Senatorial Update with Deb Fischer
On August 26, 13 American heroes and more than 150 Afghan civilians lost their lives in a terrorist attack outside Hamid Karzai International Airport in Kabul, Afghanistan. I was devastated to learn that a son of Nebraska, Corporal Daegan William-Tyeler Page of the U.S. Marine Corps, was among them.
Bruce and I extend our deepest condolences to Daegan’s family members and friends. We hold them in our prayers during this difficult time. We will remember and honor Daegan’s service and sacrifice to our country.
These brave men and women made the ultimate sacrifice so that others might live. In such a dangerous situation, we knew a cowardly attack like this could happen, but our servicemembers selflessly remained at the airport and continued operations to help as many American citizens, allies, and Afghan partners escape the Taliban as possible. All told, the U.S. and our allies have evacuated over 100,000 people from Kabul since mid-August.
My office has been working around the clock to help as many people as we can. We have been in contact with a special operations forces officer in the U.S. military who served in Afghanistan. He is worried that rushing the evacuation risks leaving the brave Afghans he served with at the mercy of these terrorists. He is especially concerned for his former interpreter, who risked his life to work with America against the Taliban. Now, he says, his interpreter may not make it.
His story is far from the only one. I was also contacted by another Nebraskan who served two deployments in Afghanistan. He said that two of his former translators will be in “mortal danger” if they are left behind, and he stressed that he wouldn’t be alive today if not for their work.
Even Afghans whose service with the U.S. military earned them a Special Immigrant Visa (SIV), which gives some translators the right to immigrate to the United States, are at risk of being left behind. Many have been turned away at the Kabul airport, and still others haven’t been able to make it to the airport at all. Afghans whose SIV applications are still pending are at even greater risk of being abandoned in Taliban-run Afghanistan.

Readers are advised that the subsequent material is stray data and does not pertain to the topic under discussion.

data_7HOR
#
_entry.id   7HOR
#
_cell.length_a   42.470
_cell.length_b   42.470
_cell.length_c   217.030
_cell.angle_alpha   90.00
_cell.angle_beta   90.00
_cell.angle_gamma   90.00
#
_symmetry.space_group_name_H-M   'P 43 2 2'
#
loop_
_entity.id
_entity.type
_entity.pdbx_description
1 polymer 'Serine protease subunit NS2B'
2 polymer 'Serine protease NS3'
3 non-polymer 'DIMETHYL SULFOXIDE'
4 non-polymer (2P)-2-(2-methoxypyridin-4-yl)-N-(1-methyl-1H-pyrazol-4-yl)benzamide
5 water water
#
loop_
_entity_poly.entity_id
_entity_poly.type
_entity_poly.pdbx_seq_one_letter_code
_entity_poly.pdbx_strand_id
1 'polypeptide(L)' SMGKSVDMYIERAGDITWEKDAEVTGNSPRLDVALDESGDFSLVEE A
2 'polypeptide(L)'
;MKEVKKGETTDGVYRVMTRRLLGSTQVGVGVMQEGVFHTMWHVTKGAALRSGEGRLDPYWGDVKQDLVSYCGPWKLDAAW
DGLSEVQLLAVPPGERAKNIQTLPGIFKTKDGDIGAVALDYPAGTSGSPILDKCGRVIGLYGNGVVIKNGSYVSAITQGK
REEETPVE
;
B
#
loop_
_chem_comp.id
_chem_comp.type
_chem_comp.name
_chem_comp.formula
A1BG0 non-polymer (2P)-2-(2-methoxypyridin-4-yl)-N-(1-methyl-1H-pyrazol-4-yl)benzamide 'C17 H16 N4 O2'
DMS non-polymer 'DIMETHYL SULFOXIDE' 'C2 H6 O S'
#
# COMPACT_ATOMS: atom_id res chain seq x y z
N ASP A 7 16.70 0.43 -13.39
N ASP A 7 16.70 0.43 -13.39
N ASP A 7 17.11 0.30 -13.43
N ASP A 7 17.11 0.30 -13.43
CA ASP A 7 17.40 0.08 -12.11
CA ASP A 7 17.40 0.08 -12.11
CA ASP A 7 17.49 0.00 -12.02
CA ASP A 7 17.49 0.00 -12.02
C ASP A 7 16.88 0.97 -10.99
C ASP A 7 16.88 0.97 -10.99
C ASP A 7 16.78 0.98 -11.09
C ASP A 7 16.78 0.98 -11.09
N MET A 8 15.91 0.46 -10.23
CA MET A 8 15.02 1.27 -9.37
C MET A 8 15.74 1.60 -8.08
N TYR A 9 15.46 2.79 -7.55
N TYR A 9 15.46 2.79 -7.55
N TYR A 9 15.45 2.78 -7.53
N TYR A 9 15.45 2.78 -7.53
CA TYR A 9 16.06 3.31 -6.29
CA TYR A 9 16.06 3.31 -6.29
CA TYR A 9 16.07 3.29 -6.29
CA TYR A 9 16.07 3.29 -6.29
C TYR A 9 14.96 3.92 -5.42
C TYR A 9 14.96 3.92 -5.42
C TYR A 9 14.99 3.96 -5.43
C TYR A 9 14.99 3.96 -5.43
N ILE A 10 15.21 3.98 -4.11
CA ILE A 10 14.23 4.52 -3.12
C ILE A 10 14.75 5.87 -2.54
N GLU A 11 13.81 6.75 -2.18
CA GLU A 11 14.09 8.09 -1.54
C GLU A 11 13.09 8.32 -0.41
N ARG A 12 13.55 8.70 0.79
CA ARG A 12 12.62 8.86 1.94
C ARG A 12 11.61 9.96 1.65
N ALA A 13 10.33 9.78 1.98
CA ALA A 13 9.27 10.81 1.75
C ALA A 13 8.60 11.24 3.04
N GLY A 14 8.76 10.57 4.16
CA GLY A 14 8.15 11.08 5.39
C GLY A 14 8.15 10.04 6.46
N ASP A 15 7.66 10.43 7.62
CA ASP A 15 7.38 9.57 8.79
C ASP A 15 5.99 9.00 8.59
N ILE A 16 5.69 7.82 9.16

Another Afghan interpreter who came to the U.S. with an SIV several years ago told my office that two of his immediate relatives are among those who have tried and failed to make it out of Kabul. He said that the crowd was so large in the days before the August 26 attack, they couldn’t even get near the airport.
The United States made a promise to these brave Afghans – if you work with us, we said, then we will take care of you and your family. By leaving them at the mercy of the very terrorists they fought against for two decades, we are betraying that promise.
Leaving American citizens behind is an even greater betrayal. American citizenship means many things, among them that we will do everything we can to avoid abandoning you behind enemy lines.
President Biden should do everything he can to save every American citizen and the courageous Afghans who worked with us. If he chooses to desert them when it is within his power to help them, he will be neglecting one of his most fundamental duties as president. Please join me in praying for our fallen heroes and for the safety of everyone who remains in Afghanistan.
Thank you for participating in the democratic process. I look forward to visiting with you again next week.